Dealing With Addiction

Addiction is still a huge problem that many people face and I’m sure everyone has an experience with, whether it be yourself or seeing it in friends or families. According to, over 23 million American are suffering with addiction to alcohol or drugs. Many people often wonder why one could become addicted and may not understand the complexities of suffering from an addiction. For this week, I will be diving into the psychological and spiritual aspects of facing an addiction.

Addiction From A Psychological Perspective

The American Psychological Association defines addiction as “a condition in which the body must have a drug to avoid physical and psychological withdrawal symptoms.”Inspire Malibu talks about the five stages that create an addiction which are the following,

  1. Initial Use
  • This is the first experience with the stimuli. Whether it’s for recreational use, this person gets familiar with the feelings it gives them and starts the point of their exploration.

2. Routine Use

  • This is the stage where they are using the stimuli out of necessity or when they are triggered. At this point, the person has established a relationship to the stimuli and have shown favor for the effects it gives them.

3.  Tolerance

  • This is the stage where the body has adjusted to the levels of the stimuli to the point that the original dosage doesn’t provide the effect anymore. This is the start of addiction.

4.  Dependence

  • This is the stage where there the stimuli is used quite frequently. It has gotten to the point where the person will start to experience serious withdrawal symptoms.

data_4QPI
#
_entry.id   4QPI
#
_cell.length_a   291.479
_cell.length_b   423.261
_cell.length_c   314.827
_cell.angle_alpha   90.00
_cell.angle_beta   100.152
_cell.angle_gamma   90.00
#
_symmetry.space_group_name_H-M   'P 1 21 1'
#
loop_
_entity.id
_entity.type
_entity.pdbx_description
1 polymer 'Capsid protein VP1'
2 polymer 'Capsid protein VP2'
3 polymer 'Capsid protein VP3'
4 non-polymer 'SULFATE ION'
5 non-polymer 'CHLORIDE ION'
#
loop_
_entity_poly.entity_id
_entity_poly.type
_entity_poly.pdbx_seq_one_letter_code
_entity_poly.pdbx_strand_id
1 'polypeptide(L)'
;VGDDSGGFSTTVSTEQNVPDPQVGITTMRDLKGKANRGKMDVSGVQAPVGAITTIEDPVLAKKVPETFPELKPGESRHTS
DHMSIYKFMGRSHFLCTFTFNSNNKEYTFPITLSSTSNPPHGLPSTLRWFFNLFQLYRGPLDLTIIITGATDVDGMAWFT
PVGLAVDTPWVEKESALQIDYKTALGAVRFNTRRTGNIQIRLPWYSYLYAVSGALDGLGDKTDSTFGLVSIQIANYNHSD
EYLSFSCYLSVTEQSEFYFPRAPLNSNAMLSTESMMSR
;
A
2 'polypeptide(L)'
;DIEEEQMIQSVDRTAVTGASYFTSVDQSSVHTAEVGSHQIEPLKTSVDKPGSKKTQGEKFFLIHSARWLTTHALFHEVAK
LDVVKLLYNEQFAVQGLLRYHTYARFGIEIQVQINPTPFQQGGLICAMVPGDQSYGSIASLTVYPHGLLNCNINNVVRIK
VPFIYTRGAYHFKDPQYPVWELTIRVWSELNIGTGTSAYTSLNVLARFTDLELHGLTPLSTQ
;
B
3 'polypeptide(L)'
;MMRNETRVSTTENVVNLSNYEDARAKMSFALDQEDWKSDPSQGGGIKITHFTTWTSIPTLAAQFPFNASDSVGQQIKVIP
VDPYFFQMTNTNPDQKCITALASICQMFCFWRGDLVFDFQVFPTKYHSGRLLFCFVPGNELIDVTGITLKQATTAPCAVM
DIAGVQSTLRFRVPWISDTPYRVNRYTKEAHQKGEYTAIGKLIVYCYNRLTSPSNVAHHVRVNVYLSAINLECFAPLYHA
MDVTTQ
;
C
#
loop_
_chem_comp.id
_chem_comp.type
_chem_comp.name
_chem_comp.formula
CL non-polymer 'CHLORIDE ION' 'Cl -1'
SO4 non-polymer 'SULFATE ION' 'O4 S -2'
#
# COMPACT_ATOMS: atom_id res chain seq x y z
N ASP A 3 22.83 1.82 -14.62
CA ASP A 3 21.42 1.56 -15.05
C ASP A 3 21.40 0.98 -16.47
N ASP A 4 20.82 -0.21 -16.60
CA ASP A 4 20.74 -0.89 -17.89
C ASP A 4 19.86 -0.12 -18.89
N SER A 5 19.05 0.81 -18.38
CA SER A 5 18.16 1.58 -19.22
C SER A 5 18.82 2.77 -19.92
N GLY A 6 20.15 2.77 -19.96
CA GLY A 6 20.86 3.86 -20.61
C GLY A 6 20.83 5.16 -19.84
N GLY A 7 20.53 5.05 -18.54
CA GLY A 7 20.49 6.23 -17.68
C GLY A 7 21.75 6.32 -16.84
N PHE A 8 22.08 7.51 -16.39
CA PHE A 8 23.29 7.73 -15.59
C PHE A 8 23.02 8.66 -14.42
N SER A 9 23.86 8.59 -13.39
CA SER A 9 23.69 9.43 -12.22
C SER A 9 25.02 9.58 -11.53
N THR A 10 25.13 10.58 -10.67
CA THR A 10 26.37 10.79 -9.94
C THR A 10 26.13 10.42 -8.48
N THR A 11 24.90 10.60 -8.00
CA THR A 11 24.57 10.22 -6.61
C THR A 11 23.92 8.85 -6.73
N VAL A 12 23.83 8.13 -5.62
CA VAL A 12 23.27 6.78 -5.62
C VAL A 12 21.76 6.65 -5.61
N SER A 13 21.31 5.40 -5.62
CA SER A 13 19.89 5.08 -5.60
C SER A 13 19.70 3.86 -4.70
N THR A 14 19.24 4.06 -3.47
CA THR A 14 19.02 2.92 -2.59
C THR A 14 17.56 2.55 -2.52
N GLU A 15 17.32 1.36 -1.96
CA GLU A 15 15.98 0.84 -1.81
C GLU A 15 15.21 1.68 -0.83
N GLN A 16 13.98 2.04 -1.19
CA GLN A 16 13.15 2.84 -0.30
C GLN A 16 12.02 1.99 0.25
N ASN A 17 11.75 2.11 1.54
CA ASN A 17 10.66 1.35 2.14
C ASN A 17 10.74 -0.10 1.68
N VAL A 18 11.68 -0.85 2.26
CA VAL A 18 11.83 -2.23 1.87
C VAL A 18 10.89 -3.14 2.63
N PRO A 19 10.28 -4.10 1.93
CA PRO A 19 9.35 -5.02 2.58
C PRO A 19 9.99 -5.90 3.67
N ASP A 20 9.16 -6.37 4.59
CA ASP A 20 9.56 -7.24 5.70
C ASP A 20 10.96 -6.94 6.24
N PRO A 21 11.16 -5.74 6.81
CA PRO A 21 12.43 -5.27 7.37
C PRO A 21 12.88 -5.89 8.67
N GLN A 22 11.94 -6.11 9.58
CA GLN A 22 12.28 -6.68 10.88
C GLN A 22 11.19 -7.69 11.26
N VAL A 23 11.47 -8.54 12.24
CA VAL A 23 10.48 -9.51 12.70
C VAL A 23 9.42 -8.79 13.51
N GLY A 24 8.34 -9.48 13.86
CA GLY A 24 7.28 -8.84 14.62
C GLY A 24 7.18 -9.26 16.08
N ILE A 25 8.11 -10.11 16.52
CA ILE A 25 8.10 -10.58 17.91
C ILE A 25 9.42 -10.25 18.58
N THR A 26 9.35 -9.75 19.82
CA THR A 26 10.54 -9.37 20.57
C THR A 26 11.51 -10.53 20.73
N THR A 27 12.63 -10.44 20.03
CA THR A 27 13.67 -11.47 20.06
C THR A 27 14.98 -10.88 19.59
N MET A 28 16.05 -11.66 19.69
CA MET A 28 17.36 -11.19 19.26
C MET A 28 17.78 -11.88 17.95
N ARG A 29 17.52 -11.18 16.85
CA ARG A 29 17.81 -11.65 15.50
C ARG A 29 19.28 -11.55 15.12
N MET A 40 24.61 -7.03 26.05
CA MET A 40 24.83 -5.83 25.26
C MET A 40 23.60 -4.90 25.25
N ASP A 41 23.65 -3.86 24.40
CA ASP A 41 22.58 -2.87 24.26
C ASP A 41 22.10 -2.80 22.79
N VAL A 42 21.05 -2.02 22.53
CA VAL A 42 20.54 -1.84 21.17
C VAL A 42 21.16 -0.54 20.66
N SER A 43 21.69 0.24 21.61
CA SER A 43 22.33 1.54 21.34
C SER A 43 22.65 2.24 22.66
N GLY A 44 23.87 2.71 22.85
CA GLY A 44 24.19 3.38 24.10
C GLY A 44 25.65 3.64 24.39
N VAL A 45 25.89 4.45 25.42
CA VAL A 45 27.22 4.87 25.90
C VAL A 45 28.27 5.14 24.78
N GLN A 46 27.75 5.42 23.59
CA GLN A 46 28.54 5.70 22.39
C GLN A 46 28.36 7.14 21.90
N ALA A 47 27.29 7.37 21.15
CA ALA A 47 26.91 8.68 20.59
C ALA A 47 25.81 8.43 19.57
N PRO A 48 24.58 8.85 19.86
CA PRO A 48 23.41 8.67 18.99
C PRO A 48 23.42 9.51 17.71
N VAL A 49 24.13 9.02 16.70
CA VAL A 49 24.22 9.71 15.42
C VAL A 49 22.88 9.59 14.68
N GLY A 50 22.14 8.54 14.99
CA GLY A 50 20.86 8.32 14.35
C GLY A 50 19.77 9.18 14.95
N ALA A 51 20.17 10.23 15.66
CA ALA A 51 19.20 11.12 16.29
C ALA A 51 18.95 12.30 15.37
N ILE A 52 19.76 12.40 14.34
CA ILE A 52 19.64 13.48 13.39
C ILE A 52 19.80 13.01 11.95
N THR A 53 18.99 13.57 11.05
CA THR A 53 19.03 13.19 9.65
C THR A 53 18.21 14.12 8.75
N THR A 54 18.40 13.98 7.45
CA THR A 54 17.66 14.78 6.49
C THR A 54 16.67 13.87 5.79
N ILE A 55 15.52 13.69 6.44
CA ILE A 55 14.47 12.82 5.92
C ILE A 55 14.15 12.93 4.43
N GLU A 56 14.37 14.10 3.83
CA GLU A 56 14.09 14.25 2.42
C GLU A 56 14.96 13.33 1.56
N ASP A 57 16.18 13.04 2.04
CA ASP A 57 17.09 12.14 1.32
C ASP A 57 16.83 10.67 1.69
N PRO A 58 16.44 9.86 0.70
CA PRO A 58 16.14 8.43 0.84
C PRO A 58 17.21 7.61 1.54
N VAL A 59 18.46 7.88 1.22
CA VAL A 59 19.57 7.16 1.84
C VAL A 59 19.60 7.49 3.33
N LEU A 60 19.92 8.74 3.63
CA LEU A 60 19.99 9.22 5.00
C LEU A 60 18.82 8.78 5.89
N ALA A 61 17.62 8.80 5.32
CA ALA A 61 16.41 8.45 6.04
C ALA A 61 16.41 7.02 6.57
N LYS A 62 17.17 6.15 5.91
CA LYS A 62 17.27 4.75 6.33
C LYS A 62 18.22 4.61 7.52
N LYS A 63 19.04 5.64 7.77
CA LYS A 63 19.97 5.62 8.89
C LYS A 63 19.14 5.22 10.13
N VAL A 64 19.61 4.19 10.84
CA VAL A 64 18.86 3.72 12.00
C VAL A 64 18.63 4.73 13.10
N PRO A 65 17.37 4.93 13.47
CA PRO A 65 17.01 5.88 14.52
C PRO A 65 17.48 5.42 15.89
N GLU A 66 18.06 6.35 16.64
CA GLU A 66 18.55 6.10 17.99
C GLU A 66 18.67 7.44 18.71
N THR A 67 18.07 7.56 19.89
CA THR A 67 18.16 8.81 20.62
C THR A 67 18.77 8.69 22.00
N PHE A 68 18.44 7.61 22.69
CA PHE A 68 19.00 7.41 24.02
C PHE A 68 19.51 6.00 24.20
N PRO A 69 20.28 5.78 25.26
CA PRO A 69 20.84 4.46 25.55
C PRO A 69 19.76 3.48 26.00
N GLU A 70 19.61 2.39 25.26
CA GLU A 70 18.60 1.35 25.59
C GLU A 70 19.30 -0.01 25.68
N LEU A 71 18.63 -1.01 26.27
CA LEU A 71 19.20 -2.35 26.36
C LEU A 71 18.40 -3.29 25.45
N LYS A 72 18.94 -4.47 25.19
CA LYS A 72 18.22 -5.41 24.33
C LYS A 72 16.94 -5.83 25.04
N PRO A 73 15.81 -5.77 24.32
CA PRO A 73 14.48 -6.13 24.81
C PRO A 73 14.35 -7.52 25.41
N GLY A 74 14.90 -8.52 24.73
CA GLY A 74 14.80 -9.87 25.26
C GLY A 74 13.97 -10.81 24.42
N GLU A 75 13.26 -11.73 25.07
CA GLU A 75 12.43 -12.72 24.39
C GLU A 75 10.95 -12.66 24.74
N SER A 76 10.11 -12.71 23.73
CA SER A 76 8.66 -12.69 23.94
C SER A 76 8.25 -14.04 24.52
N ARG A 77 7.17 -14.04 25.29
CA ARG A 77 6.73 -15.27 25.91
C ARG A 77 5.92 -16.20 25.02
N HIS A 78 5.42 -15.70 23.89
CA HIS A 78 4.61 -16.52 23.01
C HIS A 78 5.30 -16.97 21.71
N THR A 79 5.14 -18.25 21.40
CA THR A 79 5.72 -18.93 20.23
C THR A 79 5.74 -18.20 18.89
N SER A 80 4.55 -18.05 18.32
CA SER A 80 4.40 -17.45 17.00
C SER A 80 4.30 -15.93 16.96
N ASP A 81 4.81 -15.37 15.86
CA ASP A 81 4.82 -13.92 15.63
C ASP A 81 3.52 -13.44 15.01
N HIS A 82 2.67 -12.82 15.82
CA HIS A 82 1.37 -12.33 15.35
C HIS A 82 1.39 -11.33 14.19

5.  Addiction

  • At this final stage, it is impossible for the person to break the dependency of the given stimuli. At this point, the person is in denial of the addiction and has accepted as a normal routine.

This is a generalized process that reflect many who suffer with an addiction but they could either show signs that are slower or faster than this duration. During this cycle, it would be very difficult to confront the person about an intervention. But simply knowing the roadmap to addiction isn’t enough. In order to find the reason one may find themselves becoming addicted to a substance or activity, we have to dig deeper and understand it from a spiritual standpoint.

Addiction From A Spiritual Perspective

Out of all the reasons someone may become addicted, the underlying reason many people face this problem is because it acts as a coping mechanism. When someone is addicted to a substance or an activity, it’s because the stimuli is serving them. By taking drugs, it is filling the void in some aspect of their life. They may use it to mask their emotions from trauma or any episode in their lives that may cause stress. These people are finding any way they can to feel good about themselves. The modern approach to criticizing someone with an addiction and the stigma around those who are addicted does not help the situation. Simply telling someone that they are “bad” or isolating them because of it will make them rely on the substance and activity more. You have to understand the reason why they do what they do and create a safe solution that can replace the habit they’ve become accustomed to. If someone was addicted to prescription drugs because they faced serious childhood trauma, they would have to work on healing the inner child and reach the stage of acceptance. If someone drinks excessively because they were stressed about their future, they would need dig deeper into the issue and let go of the expectations that don’t resonate them. This isn’t an easy process. As long as the stimuli serves its purpose, its very difficult for the person to stop. As a concerned family member or friend, the only thing you can do is encourage them to explore the issues behind the addiction. The person has to want change. And if its in their heart, they will.



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